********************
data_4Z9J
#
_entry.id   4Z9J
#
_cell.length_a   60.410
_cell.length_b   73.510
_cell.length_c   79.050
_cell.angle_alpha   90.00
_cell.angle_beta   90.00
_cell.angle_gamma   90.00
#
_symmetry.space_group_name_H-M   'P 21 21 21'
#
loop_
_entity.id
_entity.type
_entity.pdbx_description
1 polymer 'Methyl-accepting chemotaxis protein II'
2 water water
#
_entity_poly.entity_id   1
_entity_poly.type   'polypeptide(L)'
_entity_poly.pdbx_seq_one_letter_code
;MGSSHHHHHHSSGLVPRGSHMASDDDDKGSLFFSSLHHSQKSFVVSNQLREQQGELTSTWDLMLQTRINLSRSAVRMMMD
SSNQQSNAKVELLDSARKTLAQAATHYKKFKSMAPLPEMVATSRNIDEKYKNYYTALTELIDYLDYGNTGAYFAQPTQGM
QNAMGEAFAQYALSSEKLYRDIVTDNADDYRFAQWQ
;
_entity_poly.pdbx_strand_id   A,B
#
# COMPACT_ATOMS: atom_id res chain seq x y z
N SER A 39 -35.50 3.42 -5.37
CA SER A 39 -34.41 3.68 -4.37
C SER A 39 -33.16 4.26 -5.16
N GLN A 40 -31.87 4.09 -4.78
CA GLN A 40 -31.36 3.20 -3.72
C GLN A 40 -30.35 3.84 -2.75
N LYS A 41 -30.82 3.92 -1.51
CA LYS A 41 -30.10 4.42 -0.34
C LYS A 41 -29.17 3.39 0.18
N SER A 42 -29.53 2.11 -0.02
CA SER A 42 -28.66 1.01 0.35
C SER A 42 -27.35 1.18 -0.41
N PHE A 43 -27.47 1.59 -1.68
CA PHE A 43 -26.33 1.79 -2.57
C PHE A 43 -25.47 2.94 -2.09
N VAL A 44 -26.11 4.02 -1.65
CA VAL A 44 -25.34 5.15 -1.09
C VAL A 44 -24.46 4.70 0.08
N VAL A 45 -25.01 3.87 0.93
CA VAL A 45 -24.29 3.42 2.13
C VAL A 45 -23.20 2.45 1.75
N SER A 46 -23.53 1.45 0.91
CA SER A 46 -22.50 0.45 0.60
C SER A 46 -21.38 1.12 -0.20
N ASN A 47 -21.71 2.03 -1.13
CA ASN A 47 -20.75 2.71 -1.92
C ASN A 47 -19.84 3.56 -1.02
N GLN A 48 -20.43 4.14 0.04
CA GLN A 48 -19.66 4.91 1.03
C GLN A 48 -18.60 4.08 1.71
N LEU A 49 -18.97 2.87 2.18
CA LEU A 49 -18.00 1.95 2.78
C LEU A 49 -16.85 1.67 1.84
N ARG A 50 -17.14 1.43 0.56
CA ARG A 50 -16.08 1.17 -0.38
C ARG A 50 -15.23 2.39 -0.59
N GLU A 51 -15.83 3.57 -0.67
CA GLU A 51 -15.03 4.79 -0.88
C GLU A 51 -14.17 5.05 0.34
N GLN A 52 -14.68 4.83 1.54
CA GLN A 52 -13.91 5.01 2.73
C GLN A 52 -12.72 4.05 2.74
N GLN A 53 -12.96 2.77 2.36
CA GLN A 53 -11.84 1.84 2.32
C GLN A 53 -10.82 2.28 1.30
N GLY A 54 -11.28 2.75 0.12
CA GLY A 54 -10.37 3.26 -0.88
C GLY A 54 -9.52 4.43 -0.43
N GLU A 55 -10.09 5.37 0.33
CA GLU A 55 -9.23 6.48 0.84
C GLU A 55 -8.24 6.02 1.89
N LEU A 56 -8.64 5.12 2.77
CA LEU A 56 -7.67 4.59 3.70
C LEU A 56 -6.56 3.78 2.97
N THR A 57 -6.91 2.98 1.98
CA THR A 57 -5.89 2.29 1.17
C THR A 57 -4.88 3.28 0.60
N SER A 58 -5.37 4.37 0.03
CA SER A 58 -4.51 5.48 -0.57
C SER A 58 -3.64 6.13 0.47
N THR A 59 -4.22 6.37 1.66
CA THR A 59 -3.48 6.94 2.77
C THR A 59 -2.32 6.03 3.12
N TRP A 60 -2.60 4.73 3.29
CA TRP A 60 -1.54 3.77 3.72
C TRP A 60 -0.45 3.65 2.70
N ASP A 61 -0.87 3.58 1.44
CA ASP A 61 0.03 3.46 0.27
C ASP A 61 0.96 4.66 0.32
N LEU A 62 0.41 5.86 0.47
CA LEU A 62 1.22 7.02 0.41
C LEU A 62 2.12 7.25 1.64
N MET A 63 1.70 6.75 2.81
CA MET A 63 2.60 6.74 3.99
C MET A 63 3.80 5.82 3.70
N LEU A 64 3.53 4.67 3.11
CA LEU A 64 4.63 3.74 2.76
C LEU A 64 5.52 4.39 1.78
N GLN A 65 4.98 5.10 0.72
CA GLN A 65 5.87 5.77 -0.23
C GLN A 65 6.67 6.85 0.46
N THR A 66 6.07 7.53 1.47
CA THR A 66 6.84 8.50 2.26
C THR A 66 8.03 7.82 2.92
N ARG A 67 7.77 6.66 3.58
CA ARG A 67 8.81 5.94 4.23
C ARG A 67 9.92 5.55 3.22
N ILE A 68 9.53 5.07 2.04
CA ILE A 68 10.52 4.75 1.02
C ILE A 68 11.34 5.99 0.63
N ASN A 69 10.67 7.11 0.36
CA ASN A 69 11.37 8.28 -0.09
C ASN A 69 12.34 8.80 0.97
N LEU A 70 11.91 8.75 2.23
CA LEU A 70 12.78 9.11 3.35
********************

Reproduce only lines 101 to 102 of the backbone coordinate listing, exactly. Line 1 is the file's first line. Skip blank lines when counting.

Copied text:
CA LEU A 62 1.22 7.02 0.41
C LEU A 62 2.12 7.25 1.64